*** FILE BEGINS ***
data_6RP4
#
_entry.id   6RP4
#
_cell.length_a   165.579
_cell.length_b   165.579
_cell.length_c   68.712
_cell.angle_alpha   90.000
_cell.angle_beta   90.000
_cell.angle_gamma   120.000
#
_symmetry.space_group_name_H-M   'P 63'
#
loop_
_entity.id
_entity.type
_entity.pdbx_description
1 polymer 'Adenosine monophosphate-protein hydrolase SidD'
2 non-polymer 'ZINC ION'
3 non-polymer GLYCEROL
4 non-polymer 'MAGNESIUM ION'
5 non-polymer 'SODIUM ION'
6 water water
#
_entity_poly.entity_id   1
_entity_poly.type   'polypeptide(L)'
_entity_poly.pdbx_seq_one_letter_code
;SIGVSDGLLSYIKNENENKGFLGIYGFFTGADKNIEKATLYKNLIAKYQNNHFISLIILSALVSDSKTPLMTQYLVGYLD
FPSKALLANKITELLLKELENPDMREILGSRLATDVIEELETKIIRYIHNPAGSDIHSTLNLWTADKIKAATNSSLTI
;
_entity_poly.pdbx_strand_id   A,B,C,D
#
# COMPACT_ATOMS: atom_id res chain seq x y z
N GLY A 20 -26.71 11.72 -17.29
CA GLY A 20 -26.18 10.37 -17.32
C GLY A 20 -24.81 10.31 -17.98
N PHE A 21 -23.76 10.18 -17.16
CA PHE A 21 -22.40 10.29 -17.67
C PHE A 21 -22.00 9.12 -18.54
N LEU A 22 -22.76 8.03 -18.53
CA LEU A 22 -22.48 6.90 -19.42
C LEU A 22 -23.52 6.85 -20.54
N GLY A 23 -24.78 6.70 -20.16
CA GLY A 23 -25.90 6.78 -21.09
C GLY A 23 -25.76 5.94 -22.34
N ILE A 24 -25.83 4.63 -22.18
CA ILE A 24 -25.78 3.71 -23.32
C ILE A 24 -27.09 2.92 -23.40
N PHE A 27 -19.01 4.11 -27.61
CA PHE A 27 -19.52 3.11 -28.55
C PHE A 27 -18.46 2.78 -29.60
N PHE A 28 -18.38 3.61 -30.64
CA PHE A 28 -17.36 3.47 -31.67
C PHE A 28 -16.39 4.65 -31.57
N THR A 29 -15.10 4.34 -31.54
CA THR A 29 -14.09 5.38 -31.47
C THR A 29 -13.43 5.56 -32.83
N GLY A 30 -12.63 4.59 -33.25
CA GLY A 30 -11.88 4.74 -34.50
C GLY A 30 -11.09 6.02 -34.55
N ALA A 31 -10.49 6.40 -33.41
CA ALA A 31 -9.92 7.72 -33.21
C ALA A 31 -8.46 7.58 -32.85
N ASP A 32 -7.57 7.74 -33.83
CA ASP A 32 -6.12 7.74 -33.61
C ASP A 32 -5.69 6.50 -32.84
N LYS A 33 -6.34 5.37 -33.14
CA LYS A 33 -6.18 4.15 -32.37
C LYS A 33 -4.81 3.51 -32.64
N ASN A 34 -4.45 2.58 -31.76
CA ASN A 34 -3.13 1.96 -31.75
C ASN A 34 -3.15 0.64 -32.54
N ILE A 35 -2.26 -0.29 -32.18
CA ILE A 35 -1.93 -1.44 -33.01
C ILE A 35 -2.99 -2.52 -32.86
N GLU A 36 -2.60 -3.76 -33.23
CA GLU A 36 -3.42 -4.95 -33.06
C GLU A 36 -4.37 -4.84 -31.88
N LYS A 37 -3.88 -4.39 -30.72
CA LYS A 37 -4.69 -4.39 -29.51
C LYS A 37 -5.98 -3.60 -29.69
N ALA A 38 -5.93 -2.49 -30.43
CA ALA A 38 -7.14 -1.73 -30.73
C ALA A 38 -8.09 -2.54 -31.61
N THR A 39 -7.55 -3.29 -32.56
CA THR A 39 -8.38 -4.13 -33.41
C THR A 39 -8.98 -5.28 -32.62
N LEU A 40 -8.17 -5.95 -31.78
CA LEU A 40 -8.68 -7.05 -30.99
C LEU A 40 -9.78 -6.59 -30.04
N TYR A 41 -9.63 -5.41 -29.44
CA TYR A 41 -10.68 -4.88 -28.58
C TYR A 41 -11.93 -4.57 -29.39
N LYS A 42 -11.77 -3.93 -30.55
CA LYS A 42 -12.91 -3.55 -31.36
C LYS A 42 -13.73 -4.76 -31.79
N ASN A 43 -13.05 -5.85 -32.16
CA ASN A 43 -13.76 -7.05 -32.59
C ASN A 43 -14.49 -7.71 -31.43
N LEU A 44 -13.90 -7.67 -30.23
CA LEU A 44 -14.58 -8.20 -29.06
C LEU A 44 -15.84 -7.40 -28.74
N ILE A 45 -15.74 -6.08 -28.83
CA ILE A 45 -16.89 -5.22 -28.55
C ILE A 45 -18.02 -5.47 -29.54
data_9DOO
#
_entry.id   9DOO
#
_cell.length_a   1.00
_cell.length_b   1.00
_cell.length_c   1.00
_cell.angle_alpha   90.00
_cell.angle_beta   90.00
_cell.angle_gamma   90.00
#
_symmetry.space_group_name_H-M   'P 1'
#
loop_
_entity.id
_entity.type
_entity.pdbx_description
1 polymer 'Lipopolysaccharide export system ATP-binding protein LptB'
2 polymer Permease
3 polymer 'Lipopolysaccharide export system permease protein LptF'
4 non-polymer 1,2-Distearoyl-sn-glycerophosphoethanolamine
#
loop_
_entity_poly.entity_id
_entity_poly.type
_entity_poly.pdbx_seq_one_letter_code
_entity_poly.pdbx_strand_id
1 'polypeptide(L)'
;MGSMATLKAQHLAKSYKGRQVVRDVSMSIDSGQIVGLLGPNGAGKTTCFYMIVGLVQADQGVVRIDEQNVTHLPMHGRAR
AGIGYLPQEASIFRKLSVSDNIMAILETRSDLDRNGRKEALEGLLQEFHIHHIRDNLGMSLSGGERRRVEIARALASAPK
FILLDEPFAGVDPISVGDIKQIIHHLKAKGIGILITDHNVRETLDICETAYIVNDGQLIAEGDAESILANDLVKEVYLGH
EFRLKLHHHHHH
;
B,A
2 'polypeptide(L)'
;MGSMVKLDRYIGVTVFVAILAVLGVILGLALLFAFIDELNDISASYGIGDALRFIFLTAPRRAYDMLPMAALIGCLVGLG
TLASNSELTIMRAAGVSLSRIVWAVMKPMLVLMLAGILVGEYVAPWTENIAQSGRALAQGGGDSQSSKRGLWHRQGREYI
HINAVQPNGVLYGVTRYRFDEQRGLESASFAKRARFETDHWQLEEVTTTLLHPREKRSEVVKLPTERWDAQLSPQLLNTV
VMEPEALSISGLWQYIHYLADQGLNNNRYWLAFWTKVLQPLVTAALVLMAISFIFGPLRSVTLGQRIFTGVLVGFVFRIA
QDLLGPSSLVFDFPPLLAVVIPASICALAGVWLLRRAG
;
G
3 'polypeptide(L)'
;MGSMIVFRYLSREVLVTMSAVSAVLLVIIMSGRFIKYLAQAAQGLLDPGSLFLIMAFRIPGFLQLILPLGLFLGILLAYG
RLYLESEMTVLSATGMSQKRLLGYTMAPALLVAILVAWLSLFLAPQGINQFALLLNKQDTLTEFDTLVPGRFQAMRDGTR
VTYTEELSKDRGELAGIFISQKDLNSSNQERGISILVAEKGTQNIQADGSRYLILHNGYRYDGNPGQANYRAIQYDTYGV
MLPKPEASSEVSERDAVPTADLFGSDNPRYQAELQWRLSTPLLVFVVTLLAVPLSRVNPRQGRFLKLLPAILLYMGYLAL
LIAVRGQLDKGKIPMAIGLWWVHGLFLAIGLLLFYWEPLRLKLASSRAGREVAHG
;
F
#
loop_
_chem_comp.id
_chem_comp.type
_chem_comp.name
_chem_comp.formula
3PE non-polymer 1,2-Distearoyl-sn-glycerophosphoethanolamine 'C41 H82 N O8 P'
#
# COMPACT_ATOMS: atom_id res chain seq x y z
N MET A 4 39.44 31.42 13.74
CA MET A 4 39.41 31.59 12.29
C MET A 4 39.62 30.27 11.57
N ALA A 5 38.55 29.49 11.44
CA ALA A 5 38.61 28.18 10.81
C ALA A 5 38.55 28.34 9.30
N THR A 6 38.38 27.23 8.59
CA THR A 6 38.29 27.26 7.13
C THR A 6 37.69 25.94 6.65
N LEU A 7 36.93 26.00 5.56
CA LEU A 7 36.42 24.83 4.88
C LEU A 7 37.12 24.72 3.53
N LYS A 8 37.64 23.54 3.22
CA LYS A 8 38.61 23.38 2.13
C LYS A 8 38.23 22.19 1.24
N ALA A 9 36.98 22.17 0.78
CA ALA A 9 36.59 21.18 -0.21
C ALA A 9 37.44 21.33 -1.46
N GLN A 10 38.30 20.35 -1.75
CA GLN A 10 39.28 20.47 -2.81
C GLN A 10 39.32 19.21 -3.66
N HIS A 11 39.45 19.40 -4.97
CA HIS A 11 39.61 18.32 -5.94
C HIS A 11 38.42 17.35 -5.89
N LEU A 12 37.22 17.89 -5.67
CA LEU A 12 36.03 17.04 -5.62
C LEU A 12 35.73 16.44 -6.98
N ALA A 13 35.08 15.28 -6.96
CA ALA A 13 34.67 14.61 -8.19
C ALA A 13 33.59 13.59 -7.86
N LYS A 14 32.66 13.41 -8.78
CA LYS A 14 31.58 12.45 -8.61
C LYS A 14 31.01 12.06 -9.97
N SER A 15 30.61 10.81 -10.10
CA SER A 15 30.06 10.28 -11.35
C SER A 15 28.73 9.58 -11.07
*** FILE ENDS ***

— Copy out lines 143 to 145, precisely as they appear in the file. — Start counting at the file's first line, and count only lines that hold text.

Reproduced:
HINAVQPNGVLYGVTRYRFDEQRGLESASFAKRARFETDHWQLEEVTTTLLHPREKRSEVVKLPTERWDAQLSPQLLNTV
VMEPEALSISGLWQYIHYLADQGLNNNRYWLAFWTKVLQPLVTAALVLMAISFIFGPLRSVTLGQRIFTGVLVGFVFRIA
QDLLGPSSLVFDFPPLLAVVIPASICALAGVWLLRRAG